Today (actually yesterday because I was too tired to journal last night) Emmy and I practiced some new (to me) cues that will become more and more important as time goes on and the arthritis progresses. With God’s blessing, perhaps things will go into remission and I will begin to feel better, but God may have other ideas and allow my frailties to progress.
Emmy and I practiced “target” (she can open a “handicap accessible” electric door by pressing the plate with her paw! We also practiced “paw.” On this command and with an indication of which light switch is involved, she can turn off the lights. Turning them on is “nudge,” and she does it with her nose. Nudging is something she really likes to do, so using that as a beginning, I will be able to teach her how to lift the bottom part of the stairlift track that hinges down. Cool!
Over the next day or so, I need to write up the plan for teaching Emmy to use the Able phone, and under what circumstances. Of course, on command, but if I’ve fallen and am unable to cue her, I need to be sure she will press the target on the phone right away. It’s like programming. First, figure out all the little steps that go into it, then teach them “backward” in a very step-wise, planned fashion. Oh yes, be prepared to jump ahead if she has a “lightbulb” moment and grasps several steps at one time!
Last night we went on two outings. First, and most importantly, there was a “Meet the Clients” event at a catering establishment in downtown Columbia. I realized while I was there, that the PR aspect of having an assistance dog will be tremendously important! This event was for the Board members, donors, and the other volunteers to see us and see who the dogs were going to. They, obviously, were very enthusiastic and “pro” assistance dog, but even they were amazed at all the things these dogs will do for us! E’s dog will work with her and her autistic son. The dog, Aubrey, will help calm the child and help keep him on balance and on task. When he tries to go off in a direction away from his Mom, Aubrey will “brace” (from standing, sitting or lying), becoming a “statue” to prevent S from going anywhere. This is only one of Aubrey’s amazing repertoire of actions that will be beneficial for S and his Mom. Steph and her dog will be working in a physical / occupational therapy setting. Yeats is a “facility” dog rather than a strictly service dog. Yeats will work with disabled clients in their physical and occupational therapy regimens. For instance, Yeats can tug on a shoe to lift the client’s leg off the floor. This will be important in many ways that I don’t know about, but Steph is totally excited about it so it must be very important! Each of us had an opportunity to not only meet and greet the Board and donors and volunteers, but we each spoke briefly about what our dogs will mean to us. I broke down in the middle of it. This is NOT like me! I don’t know if it is the bond I feel with Emmy already (how can it get any deeper?) or my being so fatigued. But every time I try to explain about all the things Emmy will do for me, I seem to melt into tears.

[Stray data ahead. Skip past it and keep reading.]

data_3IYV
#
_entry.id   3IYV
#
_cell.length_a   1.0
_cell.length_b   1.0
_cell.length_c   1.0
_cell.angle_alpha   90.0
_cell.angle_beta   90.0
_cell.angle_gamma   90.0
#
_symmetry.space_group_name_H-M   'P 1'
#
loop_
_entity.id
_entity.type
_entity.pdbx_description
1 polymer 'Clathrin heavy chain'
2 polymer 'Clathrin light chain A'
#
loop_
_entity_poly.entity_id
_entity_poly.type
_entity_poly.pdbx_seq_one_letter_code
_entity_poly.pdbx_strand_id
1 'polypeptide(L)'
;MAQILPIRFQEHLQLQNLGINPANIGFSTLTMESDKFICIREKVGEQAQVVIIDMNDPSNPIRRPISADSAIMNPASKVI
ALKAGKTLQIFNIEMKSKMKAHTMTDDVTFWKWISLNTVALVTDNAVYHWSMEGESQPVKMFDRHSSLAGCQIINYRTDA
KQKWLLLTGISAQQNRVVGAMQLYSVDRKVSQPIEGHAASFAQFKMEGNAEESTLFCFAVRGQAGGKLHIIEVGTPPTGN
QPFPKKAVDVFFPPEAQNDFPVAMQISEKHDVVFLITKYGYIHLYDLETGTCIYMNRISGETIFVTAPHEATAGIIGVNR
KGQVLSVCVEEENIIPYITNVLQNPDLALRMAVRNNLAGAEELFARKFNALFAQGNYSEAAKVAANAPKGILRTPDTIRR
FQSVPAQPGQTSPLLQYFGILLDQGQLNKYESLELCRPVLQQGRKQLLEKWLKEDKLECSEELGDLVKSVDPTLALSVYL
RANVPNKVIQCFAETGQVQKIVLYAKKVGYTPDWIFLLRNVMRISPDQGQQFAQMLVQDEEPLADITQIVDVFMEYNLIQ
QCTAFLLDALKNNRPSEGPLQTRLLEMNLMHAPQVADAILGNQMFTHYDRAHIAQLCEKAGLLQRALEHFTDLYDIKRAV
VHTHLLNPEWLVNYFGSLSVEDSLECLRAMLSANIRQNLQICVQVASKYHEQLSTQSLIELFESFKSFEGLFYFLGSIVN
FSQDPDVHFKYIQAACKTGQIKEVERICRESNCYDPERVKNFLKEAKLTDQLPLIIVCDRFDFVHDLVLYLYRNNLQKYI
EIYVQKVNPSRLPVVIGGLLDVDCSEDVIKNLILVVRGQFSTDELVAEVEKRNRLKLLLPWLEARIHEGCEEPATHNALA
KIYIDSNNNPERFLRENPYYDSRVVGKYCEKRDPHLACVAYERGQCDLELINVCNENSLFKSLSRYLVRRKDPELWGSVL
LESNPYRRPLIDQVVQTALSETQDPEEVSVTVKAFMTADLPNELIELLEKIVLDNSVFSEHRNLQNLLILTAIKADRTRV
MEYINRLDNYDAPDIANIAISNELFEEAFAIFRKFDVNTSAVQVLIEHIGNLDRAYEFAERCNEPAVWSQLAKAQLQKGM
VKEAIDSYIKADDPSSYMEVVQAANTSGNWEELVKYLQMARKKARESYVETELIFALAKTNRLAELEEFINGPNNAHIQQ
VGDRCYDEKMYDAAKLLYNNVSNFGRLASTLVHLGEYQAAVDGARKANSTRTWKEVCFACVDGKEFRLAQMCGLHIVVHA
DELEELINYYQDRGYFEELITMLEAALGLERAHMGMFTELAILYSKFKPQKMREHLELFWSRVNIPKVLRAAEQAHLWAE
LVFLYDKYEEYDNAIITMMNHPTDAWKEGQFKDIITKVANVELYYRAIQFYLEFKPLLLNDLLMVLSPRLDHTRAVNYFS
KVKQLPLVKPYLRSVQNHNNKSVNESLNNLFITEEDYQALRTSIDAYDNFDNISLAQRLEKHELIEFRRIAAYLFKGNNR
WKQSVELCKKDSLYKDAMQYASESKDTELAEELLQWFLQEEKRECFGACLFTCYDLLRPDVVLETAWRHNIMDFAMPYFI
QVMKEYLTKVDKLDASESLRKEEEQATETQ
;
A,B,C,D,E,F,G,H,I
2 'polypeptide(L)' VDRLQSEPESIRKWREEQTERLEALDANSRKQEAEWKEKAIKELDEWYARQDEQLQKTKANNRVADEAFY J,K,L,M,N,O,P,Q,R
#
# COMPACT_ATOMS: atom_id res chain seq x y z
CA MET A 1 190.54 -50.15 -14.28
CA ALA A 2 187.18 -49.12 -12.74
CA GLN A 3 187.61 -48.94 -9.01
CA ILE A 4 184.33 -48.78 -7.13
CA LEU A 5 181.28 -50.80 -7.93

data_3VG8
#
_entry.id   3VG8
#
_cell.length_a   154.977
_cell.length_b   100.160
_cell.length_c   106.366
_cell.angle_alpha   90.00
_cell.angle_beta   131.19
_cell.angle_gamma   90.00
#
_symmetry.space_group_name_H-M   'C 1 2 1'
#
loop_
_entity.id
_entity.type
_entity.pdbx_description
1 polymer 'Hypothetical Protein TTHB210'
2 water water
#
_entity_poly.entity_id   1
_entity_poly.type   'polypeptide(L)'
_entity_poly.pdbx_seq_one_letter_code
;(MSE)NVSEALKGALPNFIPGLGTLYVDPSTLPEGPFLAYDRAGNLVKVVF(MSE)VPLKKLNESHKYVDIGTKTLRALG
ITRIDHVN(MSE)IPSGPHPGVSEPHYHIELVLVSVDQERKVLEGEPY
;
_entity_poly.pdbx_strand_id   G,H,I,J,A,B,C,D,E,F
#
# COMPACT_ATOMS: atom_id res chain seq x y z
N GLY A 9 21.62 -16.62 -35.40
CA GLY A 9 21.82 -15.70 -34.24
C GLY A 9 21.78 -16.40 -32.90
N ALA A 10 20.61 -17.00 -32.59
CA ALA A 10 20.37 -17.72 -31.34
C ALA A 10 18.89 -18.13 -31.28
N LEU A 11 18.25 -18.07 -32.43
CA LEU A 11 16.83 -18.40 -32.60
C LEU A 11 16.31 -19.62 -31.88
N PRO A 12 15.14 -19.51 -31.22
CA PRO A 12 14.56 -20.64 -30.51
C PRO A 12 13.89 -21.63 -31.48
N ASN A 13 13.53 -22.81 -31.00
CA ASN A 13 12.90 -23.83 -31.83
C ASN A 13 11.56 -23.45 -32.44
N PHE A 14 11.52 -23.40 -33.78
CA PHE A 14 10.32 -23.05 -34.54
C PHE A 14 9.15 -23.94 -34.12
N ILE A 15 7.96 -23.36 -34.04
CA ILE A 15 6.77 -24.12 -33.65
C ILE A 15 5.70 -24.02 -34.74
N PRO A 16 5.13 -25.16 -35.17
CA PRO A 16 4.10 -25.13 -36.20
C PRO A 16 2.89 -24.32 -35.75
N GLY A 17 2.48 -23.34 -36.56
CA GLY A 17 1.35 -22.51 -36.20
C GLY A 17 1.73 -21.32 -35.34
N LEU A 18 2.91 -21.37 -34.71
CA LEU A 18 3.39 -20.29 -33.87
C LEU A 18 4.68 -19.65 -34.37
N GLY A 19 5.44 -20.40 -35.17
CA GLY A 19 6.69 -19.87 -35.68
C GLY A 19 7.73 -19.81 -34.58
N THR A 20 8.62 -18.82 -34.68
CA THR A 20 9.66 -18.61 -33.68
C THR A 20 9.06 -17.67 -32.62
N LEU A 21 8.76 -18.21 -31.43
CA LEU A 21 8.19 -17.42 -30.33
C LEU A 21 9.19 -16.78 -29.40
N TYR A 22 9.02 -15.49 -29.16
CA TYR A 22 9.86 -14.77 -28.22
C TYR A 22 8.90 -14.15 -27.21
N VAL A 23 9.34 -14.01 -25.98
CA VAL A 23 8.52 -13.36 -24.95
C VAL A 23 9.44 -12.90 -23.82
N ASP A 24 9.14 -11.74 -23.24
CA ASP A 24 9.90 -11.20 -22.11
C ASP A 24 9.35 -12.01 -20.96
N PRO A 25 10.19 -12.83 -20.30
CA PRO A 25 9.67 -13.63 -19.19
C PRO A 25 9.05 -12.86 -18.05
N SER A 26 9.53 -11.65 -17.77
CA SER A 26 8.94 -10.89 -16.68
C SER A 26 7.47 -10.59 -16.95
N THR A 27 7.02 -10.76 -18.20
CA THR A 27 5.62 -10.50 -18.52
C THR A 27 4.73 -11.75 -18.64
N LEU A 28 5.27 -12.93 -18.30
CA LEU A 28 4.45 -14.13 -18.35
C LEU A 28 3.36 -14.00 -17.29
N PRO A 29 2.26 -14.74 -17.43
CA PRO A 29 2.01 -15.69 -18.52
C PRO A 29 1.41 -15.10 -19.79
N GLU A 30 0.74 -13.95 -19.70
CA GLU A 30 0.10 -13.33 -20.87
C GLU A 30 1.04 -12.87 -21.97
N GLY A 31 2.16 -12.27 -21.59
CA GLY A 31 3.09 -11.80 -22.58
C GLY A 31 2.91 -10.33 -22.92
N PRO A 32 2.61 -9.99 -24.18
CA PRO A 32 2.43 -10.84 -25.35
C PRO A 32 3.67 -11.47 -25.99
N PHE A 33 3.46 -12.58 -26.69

Emmy did something that I thought was just sorta “normal” – she “got” my fallen paper napkin (used, with food smells on it) and gave it to me (“thank you”) without slobbering on it or chewing at it. Even the trainers seemed to be surprised, but I wasn’t. Emmy seemed to realize that she had to be on her very best behavior, and came through like a champ!
Following the event (wine, cheese and snacks) both the Ol’ Curmudgeon and I were hungry, so we decided to stop in at the Waffle House. The cook saw us coming and started for the door. I thought, “uh-oh!” but he opened it for me and Emmy went “through” and sat until released just beautifully! He didn’t try to pet her, he knew about service dogs(!). As there weren’t many customers in there, we chatted with him a bit. Emmy went right under the table and went to sleep against my leg. The guy has an autistic nephew! We talked about Aubrey and what she will be doing with her family. He was interested, and I gave him a couple of PAALS cards. Don’t know if he will pass them on to his brother, but it’s a start. And now he knows that PAALS exists and may even tell people who will become donors!
While we were eating, Emmy got restless, so we took a short break while I took her out on the grassy area and she piddled for me. The traffic was streaming by, and she became distracted, so we just went back in. After we finished up our meal and got back to “our” place, she went on the area she was familiar with, and “did business” just fine. No distractions.
More later! God bless Aunt D and Uncle O and keep them here on earth at least until they have the chance to meet Emmy!
God save the people affected by Hurricanes Hannah and Ike. What devastation!
And God bless the people at PAALS who have done such an incredible job of training my Emmy and now training me to work with her! Help me to pass certification so I can take her home and become more mobile and stronger.
Pictures coming when I can get them onto the computer!